Today’s blog is from Ahmed Alharthi, who in undertaking a PhD at the University of Glasgow. Ahmed talks about the PhD journey.

I am a licenced clinical pharmacist by background, who works with Dr Terry Quinn, a consultant physician and geriatrician in the NHS and a reader in Geriatric Medicine department at the University of Glasgow. I am a second year PhD student, employed and sponsored by Umm Al Qura University in Saudi Arabia.

I completed my MSc in Clinical Pharmacology at the University of Glasgow, and then started to pursue my PhD in Cardiovascular Medicine. My PhD title is “Repurposing cardiovascular medicines for vascular dementia – a data driven clinical study”. My PhD work so far has focussed on dementia and associations with a group of medications called Anticholinergic drugs. I wish to understand the potential relationship between these commonly used medications and the incidence of dementia in older adults, because if there is a causal relationship this could suggest a potential modifiable risk factor.

In my work so far, I have conducted systemic reviews focused on evidence synthesis and had the opportunity to collaborate with the Cochrane Dementia Group, resulting in published paper. I am currently working on a dataset from a completed cohort the APPLE study. This offers me participant-level data that contain high-quality information on medications prescribed and consumed, with detailed information on changes in medication over time. This level of detail is often missing in studies that contain information on prescribed medications, but to truly understand the relationship between medications and dementia this granularity of medication data is required.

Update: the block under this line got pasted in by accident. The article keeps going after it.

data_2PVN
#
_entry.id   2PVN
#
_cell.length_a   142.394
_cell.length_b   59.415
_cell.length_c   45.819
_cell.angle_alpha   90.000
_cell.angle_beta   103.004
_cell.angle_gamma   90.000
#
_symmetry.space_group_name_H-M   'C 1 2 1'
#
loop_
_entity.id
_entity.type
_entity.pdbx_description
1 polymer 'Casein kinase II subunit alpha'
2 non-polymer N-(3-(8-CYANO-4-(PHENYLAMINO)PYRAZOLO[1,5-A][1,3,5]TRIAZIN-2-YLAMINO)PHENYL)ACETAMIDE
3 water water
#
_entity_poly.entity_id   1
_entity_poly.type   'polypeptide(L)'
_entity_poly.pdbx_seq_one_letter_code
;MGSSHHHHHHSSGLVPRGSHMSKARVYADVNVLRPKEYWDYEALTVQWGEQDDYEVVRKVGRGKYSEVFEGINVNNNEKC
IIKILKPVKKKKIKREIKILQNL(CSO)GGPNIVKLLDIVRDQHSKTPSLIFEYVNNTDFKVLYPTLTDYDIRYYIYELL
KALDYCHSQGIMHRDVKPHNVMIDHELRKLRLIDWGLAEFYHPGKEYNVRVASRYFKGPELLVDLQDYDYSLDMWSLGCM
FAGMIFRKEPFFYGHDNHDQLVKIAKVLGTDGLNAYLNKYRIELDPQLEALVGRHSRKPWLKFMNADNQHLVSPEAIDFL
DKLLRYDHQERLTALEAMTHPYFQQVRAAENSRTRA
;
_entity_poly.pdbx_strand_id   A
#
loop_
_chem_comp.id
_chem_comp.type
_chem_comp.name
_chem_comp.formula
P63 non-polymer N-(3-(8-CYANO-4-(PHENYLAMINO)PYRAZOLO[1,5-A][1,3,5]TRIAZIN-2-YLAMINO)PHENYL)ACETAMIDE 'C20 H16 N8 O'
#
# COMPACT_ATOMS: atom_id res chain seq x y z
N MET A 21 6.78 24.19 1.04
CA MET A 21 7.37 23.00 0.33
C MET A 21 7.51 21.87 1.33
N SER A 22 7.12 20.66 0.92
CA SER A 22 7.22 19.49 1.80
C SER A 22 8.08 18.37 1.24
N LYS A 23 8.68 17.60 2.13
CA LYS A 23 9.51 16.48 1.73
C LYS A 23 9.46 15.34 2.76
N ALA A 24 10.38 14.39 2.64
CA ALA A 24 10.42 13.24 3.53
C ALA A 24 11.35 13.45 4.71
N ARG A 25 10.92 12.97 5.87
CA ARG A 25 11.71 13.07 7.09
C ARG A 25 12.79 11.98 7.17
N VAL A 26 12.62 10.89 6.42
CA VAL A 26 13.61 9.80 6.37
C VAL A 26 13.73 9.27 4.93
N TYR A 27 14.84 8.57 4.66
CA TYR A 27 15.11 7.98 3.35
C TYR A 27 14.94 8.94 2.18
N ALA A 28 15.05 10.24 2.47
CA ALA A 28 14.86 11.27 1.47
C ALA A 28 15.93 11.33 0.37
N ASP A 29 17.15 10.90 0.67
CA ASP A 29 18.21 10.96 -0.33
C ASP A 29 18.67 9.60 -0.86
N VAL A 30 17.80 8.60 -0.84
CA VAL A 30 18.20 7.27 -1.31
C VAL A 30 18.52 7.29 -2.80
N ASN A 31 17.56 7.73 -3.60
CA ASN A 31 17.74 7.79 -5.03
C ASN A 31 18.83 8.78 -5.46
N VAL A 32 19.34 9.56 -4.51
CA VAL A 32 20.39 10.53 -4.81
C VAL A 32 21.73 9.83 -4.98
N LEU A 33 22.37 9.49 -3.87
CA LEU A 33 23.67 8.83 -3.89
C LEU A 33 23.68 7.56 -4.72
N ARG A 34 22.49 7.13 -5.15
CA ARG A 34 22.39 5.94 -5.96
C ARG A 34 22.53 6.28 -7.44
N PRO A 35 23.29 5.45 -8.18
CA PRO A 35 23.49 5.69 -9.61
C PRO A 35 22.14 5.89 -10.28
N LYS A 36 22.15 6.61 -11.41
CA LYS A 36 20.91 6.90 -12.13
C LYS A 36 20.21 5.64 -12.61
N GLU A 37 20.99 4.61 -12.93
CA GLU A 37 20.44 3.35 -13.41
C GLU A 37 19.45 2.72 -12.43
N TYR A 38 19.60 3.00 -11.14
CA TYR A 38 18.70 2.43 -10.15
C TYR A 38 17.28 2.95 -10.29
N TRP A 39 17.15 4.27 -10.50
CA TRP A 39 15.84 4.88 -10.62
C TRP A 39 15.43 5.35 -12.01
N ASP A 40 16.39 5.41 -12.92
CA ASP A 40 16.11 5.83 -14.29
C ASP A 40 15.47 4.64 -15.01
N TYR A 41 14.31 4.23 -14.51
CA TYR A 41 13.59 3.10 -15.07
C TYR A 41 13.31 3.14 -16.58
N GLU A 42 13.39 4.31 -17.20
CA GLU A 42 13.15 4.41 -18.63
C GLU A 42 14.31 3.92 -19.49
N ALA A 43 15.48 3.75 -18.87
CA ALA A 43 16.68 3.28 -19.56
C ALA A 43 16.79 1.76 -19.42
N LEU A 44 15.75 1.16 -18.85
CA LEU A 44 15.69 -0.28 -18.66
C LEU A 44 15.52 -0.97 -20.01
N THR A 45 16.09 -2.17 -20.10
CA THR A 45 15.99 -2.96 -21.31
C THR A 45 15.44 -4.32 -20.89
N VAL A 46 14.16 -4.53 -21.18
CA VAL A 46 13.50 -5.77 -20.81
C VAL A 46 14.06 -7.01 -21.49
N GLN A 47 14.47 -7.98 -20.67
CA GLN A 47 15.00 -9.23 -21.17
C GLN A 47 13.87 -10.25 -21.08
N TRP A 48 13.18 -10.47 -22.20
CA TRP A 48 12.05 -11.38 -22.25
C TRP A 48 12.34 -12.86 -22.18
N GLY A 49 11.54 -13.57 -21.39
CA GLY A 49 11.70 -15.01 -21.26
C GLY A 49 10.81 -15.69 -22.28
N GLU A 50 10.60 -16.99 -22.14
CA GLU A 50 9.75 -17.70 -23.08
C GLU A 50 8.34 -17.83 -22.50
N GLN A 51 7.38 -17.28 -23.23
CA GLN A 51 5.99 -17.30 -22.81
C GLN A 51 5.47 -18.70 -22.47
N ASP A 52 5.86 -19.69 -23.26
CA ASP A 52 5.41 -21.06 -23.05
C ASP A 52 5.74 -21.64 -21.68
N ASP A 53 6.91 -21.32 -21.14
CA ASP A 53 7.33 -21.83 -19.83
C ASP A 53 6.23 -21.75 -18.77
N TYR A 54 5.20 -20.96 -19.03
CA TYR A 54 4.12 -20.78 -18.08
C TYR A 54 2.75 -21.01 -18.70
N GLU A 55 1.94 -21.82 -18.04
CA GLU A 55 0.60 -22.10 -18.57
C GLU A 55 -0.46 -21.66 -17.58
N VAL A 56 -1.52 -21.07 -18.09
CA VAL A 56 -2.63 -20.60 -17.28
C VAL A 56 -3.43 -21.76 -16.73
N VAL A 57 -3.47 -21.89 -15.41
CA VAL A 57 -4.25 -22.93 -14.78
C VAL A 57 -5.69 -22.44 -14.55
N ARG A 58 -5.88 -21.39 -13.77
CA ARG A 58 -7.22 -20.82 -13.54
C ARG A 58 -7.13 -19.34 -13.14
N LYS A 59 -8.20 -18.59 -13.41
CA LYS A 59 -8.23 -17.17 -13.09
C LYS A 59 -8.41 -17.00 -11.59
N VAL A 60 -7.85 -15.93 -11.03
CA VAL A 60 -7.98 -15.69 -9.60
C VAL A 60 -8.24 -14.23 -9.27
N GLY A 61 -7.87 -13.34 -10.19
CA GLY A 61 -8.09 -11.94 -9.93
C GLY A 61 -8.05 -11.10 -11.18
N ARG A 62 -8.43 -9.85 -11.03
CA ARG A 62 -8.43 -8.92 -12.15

Given my professional background, I was eager for my PhD to include content related to clinical pharmacy practice. Among the ideas I have discussed with my supervisors are a real-world analysis of anticholinergic prescribing in Greater Glasgow and Clyde secondary care and a qualitative piece contrasting prescribers’ opinions on anticholinergic prescribing and the use of scales to identify anticholinergic risk.

I was motivated towards pursuing a PhD with a cognition and medications focus, as I was aware of the crucial role of clinical pharmacy to enhance medications use and possibly to improve cognitive impairment by adopting novel treatment approaches.

I am especially excited around the next step of my research, working with Dr Donald Lyall, my second supervisor. I will move from a relatively large dataset (APPLE Study) to a truly bigdata project, assessing for associations of cardiovascular medications and dementia in the UK Biobank, one of the largest biomedical databases in the world.

I am keen to engage with the Scottish dementia research community and look forward to meeting other researchers.

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